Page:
Applied behavior analysts possess deep knowledge and strong skills in teaching desired behavior and addressing interfering behavior of individuals with a wide variety of needs. However, at least two issues interfere with practitioners’ ability to engage effectively with the people they aim to support. First, individual practitioners bring their own beliefs, values, and attitudes to their practice, yet their beliefs, values, and attitudes will inevitably vary from those of the people they serve. Second, applied behavior analytic practitioners have historically approached their work in a very technocratic manner – as elite technical experts. Behavior analytic practitioners must attend to these two issues and adjust their approach if they wish to achieve their aim of providing effective supports. Actively working to dismantle ableism is one approach to addressing these two issues, and training programs bear responsibility to teach aspiring behavior analysts how to think, talk about, and treat the people they serve and support in anti-ableist ways. I will discuss infusing a training program with instruction and practice in the use of anti-ableist attitudes, language, and practice.

Jennifer J. McComas, Ph.D., is Professor of Special Education and holds the Rodney S. Wallace Professor for the Advancement of Teaching and Learning Endowed Chair at the University of Minnesota and faculty lead of the Collaborative Action for Radical Equity in Applied Behavior Analysis (CARE ABA) lab. Her research focuses on systematic and individualized analysis and intervention for academic and social behavior. She co-coordinates the University of Minnesota Master’s program in special education with an emphasis in applied behavior analysis, recently co-authored a chapter titled, “Beyond Cultural Responsivity: Applied Behavior Analysis Through a Lens of Cultural Humility,” and co-authored ABAI Practice Guidelines, “Beginner’s Guide to Dismantling Ableism in ABA Practice: Where Do We Go From Here?”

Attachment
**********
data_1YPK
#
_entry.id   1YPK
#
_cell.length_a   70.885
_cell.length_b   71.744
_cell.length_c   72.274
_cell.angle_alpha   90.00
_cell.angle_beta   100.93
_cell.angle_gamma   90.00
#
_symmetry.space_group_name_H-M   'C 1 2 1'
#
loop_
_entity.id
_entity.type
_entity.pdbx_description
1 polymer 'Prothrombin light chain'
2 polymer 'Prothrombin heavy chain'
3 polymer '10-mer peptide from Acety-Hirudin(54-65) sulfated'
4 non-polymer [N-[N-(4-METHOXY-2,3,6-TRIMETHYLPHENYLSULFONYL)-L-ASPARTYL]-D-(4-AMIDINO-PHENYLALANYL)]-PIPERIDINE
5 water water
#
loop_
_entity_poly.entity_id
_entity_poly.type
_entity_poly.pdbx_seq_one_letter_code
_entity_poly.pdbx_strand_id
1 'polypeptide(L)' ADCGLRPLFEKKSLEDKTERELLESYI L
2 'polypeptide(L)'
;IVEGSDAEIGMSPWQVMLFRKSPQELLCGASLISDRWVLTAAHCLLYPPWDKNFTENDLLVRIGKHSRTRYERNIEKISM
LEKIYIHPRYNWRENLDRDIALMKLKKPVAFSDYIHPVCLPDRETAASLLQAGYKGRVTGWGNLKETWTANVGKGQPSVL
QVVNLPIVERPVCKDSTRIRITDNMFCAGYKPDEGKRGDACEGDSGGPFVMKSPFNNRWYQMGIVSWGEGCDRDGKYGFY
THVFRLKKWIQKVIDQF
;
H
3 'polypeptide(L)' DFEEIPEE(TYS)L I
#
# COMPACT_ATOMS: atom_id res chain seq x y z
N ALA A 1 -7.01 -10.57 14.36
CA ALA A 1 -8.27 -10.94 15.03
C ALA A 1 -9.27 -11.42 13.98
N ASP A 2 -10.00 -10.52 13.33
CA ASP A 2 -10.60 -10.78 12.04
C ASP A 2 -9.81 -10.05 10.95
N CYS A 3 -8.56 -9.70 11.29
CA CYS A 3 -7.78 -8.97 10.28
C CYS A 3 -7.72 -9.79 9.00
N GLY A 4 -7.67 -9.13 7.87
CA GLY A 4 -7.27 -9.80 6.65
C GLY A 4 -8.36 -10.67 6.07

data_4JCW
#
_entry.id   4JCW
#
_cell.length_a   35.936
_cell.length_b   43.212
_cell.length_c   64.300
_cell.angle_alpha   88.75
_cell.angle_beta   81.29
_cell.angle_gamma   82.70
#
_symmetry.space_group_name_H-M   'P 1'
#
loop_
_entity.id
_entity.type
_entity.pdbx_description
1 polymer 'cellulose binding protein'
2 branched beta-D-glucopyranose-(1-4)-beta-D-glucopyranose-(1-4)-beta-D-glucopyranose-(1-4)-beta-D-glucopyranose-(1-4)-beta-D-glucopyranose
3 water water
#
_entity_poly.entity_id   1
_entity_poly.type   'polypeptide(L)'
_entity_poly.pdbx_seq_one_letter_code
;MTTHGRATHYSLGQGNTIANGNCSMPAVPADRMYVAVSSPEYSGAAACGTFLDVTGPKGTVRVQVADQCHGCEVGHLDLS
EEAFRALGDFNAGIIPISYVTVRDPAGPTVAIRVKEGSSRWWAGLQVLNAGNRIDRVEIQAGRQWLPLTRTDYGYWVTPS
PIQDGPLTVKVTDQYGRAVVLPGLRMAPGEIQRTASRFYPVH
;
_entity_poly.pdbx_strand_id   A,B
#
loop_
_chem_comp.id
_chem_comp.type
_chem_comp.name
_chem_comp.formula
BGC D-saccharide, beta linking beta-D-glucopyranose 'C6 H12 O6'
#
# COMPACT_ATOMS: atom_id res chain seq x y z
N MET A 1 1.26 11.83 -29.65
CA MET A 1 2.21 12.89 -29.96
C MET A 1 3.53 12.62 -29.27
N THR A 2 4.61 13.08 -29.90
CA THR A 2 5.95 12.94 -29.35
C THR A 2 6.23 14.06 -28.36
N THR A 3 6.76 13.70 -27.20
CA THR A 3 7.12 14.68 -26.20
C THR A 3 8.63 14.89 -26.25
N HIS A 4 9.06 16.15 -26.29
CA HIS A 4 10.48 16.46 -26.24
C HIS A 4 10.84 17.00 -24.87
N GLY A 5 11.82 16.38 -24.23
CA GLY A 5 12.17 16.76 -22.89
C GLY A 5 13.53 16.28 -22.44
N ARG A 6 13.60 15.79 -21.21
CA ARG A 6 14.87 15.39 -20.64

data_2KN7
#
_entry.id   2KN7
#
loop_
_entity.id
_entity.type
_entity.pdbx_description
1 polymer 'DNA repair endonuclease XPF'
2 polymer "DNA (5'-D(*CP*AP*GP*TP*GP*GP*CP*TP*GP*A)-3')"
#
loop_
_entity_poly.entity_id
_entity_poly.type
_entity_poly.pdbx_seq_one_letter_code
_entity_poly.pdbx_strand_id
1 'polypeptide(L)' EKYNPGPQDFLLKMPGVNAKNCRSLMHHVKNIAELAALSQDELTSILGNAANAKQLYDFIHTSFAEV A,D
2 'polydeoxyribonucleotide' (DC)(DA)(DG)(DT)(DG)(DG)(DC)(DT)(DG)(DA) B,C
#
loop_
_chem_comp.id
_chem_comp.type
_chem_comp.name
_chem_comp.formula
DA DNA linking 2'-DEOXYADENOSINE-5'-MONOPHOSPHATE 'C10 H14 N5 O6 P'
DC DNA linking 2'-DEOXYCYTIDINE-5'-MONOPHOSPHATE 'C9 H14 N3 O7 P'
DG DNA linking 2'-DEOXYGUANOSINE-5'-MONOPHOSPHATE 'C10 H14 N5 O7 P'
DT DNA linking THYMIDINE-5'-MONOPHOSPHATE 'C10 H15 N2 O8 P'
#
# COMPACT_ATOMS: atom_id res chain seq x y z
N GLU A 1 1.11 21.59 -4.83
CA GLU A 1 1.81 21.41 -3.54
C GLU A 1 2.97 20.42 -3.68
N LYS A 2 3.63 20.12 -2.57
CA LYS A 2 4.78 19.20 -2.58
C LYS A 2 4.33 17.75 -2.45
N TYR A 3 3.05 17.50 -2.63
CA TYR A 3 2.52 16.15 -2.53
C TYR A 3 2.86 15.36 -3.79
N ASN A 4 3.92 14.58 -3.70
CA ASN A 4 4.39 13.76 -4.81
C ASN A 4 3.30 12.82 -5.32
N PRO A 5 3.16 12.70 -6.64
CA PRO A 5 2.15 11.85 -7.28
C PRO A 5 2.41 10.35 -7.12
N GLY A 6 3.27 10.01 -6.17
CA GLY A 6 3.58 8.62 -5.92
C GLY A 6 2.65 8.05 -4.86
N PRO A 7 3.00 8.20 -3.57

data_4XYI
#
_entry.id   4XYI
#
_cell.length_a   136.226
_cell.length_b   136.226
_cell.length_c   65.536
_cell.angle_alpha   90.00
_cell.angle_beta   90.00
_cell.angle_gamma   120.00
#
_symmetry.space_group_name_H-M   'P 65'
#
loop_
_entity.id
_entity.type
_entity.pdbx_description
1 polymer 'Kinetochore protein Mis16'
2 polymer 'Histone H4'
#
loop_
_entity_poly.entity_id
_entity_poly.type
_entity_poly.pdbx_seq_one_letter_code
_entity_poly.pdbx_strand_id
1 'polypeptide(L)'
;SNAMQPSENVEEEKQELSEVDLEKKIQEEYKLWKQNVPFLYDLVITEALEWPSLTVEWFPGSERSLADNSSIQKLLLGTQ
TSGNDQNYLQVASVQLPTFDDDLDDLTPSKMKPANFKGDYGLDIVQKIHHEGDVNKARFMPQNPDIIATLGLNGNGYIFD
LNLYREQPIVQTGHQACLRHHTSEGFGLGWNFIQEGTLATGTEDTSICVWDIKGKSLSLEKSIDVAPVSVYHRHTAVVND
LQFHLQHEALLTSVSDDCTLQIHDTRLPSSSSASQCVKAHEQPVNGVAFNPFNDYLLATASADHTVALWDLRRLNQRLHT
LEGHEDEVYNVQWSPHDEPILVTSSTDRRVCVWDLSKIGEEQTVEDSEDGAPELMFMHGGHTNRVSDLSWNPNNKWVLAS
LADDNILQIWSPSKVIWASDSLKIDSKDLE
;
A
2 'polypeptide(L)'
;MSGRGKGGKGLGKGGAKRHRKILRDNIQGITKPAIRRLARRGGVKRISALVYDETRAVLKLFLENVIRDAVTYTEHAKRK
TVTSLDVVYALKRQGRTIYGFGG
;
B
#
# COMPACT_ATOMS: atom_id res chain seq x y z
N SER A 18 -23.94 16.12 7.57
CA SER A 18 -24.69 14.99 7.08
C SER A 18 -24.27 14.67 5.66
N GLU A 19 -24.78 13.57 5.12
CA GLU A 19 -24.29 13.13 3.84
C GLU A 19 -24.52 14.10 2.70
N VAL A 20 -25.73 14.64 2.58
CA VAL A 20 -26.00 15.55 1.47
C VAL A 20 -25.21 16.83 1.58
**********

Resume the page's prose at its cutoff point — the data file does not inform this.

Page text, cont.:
Diversity submission 

Activism and Life-Long Learning

SUSAN WILCZYNSKI (Ball State University)

The Practice Board redefined our mission in 2020 as, “The mission of Task Force for Quality and Values-Based ABA is to recommend systemic changes to ABAI and leaders in the field of applied behavior analysis regarding how best to meet the needs of the people we serve. We maintain that anti-ableist, person-centered services that promote meaningful outcomes through socially valid and effective intervention is the means to achieving this mission. We further recommend reflection, honesty, and effective communication regarding the strengths and limitations of evidence regarding the utility and adverse side effects of all interventions applied by behavior analysts.” The Beginner’s Guide to Dismantling Ableism in Your Practice is consistent with that mission and collaborating on this work with Practice Board members learning from Autistics who are outside the field of ABA led to growth opportunities. For example, I had learned that White people need to do the heavy lifting for producing systems change with respect to social justice and race because they (we) had created the structures that produce marginalization. I incorrectly generalized this thinking to the development of The Beginner’s Guide by having only one Autistic person on the original group writing the document. However, this decision violated the trust of the Autistic community by not sufficiently addressing the need for representation. This presentation will focus on lessons learned and the need for self-reflection and reconsideration of our positions as we all consider how to dismantle ableism in our practice and field.




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Modifed by Eddie Soh